The 1958 Canaras was dedicated to George LaPan

Born: October 7, 1893

Died: November 30, 1957, buried in Pawling Cemetery, Pawling, Dutchess County, New York. His gravestone and the SSDI say Nov. 30.

Married: Rosalind Chapman

Children: Irene (Peck), Richard C. LaPan

George H. LaPan was president of the Adirondack National Bank and Trust Company. The George LaPan Highway was named for him after his death in an automobile accident.  The formal dedication of the opening of the George LaPan Highway took place on Monday November 24, 1958, at the bridge over the Saranac River, and the celebration continued at the Hotel Saranac with various speakers including Mayor Frank Ratigan and Hayward H. Plumadore, who was the Town of Harrietstown Supervisor.

Adirondack Daily Enterprise, December 2, 1957

George LaPan was born in Dannemora on October 7, 1893, the second son of John Henry and Addie Hutchins LaPan. He was one of seven children, one of whom died in infancy.

His older brother, Clarence, lives in Saranac Lake. Then, after himself, were Richard LaPan of Chazy (who died two years ago), Edna (Mrs. James F. Hickey of Brockton, Mass.), and James H. LaPan and William LaPan of Saranac Lake.

The family moved here in 1895. George went to school here and graduated with the Saranac Lake High School class of 1912. While in school he worked afternoons and during the summers at Gray's Book Store (now Moreaus').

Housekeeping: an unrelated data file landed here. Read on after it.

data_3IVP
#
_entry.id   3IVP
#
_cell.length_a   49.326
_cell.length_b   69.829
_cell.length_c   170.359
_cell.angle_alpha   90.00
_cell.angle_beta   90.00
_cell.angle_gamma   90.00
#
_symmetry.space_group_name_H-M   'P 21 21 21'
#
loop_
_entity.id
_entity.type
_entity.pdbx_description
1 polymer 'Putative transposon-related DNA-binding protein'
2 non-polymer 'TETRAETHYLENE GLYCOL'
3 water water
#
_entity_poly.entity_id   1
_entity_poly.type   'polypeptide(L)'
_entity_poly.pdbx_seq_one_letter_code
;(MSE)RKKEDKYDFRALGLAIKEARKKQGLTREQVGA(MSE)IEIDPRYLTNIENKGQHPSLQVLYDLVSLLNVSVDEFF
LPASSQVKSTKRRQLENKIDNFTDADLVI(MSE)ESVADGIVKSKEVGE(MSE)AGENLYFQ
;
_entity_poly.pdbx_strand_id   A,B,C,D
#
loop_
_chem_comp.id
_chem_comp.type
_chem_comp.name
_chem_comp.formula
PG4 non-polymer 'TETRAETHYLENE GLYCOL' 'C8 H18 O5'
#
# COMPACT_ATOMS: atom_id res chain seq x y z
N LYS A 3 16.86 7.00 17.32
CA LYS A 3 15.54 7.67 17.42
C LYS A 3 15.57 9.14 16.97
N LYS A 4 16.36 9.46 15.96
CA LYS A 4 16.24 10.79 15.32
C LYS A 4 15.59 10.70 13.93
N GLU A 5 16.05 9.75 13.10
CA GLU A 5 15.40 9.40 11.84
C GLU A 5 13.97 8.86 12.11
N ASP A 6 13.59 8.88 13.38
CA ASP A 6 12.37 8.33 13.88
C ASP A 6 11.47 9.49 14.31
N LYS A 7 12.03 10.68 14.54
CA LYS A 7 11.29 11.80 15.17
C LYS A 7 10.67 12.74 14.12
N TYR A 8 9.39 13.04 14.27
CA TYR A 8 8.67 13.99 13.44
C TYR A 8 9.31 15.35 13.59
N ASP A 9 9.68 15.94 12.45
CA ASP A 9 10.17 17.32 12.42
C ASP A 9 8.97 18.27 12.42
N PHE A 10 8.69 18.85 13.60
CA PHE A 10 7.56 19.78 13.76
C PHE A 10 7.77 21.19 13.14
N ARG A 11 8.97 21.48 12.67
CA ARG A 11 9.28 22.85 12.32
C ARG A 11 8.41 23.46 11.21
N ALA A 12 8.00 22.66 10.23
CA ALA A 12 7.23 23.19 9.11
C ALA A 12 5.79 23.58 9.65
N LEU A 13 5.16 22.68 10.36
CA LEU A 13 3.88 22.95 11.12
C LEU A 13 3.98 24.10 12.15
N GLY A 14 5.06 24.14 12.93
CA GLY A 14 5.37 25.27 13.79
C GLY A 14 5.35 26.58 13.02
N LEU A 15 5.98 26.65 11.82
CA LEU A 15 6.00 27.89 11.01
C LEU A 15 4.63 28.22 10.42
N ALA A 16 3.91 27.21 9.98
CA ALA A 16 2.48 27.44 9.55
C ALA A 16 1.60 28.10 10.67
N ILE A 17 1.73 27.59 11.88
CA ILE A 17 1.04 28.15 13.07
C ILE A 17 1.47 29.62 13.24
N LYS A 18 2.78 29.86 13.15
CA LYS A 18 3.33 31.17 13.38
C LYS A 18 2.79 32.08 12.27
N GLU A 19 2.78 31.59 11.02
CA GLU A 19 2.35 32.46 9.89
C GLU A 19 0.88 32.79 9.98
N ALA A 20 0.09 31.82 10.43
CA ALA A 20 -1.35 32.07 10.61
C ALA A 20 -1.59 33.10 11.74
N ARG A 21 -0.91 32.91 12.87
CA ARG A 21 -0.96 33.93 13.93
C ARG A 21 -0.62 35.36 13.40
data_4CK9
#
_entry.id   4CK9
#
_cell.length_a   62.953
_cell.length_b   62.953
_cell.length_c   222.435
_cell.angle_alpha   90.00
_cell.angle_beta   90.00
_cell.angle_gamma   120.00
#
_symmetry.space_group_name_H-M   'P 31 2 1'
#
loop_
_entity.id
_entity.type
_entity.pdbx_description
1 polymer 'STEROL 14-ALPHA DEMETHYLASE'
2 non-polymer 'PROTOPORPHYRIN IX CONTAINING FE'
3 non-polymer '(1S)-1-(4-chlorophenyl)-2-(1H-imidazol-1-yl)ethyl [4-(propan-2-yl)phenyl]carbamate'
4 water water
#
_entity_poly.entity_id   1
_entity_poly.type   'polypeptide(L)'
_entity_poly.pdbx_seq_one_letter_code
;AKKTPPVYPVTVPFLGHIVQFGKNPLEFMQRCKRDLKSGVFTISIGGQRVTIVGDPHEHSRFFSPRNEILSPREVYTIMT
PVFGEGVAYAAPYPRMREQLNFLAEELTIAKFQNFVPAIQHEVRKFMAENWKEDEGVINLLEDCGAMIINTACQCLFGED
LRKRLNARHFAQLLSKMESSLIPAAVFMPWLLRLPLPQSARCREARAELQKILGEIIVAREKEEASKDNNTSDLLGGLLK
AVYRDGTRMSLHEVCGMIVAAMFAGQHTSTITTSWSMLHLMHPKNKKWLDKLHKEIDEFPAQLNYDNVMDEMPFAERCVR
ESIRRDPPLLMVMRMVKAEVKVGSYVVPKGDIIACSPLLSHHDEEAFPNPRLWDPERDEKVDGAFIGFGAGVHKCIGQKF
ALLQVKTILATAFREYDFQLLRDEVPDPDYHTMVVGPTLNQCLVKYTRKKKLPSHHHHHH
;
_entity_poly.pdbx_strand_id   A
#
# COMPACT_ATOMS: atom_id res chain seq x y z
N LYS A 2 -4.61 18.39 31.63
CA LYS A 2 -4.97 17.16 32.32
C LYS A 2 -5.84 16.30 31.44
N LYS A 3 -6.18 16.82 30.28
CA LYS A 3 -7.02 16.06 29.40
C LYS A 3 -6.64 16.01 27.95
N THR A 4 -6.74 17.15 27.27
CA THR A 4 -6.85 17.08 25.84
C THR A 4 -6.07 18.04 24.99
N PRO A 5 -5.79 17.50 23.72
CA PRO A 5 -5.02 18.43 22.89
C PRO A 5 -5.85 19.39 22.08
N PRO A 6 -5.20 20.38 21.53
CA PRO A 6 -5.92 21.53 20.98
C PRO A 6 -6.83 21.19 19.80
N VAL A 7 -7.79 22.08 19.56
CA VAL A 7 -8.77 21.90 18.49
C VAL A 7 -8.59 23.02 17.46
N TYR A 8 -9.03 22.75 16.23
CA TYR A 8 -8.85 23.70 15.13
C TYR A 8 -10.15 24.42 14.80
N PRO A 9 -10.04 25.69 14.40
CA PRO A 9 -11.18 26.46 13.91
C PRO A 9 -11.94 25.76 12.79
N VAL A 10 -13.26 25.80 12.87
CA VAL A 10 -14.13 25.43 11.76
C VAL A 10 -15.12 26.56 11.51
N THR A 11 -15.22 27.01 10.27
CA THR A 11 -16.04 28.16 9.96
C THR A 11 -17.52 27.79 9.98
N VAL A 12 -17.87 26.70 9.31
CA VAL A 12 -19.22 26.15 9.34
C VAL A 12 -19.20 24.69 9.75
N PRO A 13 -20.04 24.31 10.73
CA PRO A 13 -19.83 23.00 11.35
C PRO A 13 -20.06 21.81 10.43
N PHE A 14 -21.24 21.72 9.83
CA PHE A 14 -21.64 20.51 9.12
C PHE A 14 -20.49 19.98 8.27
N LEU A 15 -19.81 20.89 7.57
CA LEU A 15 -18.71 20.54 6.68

After high school, he wanted to go to McGill University to study medicine. However, in order to try to save some money for his medical education, he went to work for the Adirondack National Bank and Trust Company as assistant to the bookkeeper.

That was to 1912 and he never left the bank's employment. He held many position at the bank, and in 1942, when he was vice-president and cashier, he graduated from the Graduate School of Banking of Rutgers University. This course, conducted by the American Bankers Association, required two years of extension work and two weeks in residence at Rutgers.

On January 14, 1944 he was elected president of the bank succeeding John Freer, and was re-elected every year since then.

Last June marked his 45th year with the bank but, in line with his general modesty, he refused to allow his associates to celebrate the occasion.

On September 28, 1940, he married Rosalind Chapman of Pawling, New York, who was teaching in the Saranac Lake High School.

Mr. LaPan was active in many community and service organizations. He was for more than 20 years treasurer of the Elks. He was a Shriner. He was a member of the Rotary Club.

His activities were as wide as the community's activities. He contributed a great deal of time to the Boy Scouts and to the Trudeau Foundation of which he was treasurer and a director. He chaired many community drives, was a member of the Board of the Chamber of Commerce and of the Adirondack Park Association.

In addition to his wife, three brothers and his sister, he is survived by one daughter, Mrs. Irene Peck of Freeport. L.I., N.Y.; a son, Richard C., 16, a student at Trinity Pawling in Pawling, New York; and two grandsons, Michael and Thomas Peck.